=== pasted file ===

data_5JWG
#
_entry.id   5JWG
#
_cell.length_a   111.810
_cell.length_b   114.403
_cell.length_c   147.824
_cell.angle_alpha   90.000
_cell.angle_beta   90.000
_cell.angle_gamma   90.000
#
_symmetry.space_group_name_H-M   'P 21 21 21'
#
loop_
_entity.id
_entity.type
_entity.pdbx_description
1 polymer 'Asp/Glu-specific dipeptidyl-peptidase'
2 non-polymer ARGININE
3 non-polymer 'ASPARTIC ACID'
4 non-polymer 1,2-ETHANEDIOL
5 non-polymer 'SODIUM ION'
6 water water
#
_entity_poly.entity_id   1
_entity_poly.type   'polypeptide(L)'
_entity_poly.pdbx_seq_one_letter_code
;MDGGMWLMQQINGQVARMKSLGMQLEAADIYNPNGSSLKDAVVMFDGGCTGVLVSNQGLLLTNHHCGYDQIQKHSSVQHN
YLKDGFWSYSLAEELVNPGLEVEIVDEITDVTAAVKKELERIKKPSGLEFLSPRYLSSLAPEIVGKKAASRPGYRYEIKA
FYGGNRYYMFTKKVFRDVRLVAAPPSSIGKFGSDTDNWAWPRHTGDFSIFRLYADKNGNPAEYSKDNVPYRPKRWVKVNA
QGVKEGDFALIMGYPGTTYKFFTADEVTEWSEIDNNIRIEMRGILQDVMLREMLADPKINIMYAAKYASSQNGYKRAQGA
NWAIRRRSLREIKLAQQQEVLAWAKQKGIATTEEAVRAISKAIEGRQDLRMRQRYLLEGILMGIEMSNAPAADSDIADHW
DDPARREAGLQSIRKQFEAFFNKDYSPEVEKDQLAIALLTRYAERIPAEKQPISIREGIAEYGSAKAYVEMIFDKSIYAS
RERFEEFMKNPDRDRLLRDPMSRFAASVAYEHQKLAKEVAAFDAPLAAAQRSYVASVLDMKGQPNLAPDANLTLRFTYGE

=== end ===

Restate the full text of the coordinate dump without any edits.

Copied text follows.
data_5JWG
#
_entry.id   5JWG
#
_cell.length_a   111.810
_cell.length_b   114.403
_cell.length_c   147.824
_cell.angle_alpha   90.000
_cell.angle_beta   90.000
_cell.angle_gamma   90.000
#
_symmetry.space_group_name_H-M   'P 21 21 21'
#
loop_
_entity.id
_entity.type
_entity.pdbx_description
1 polymer 'Asp/Glu-specific dipeptidyl-peptidase'
2 non-polymer ARGININE
3 non-polymer 'ASPARTIC ACID'
4 non-polymer 1,2-ETHANEDIOL
5 non-polymer 'SODIUM ION'
6 water water
#
_entity_poly.entity_id   1
_entity_poly.type   'polypeptide(L)'
_entity_poly.pdbx_seq_one_letter_code
;MDGGMWLMQQINGQVARMKSLGMQLEAADIYNPNGSSLKDAVVMFDGGCTGVLVSNQGLLLTNHHCGYDQIQKHSSVQHN
YLKDGFWSYSLAEELVNPGLEVEIVDEITDVTAAVKKELERIKKPSGLEFLSPRYLSSLAPEIVGKKAASRPGYRYEIKA
FYGGNRYYMFTKKVFRDVRLVAAPPSSIGKFGSDTDNWAWPRHTGDFSIFRLYADKNGNPAEYSKDNVPYRPKRWVKVNA
QGVKEGDFALIMGYPGTTYKFFTADEVTEWSEIDNNIRIEMRGILQDVMLREMLADPKINIMYAAKYASSQNGYKRAQGA
NWAIRRRSLREIKLAQQQEVLAWAKQKGIATTEEAVRAISKAIEGRQDLRMRQRYLLEGILMGIEMSNAPAADSDIADHW
DDPARREAGLQSIRKQFEAFFNKDYSPEVEKDQLAIALLTRYAERIPAEKQPISIREGIAEYGSAKAYVEMIFDKSIYAS
RERFEEFMKNPDRDRLLRDPMSRFAASVAYEHQKLAKEVAAFDAPLAAAQRSYVASVLDMKGQPNLAPDANLTLRFTYGE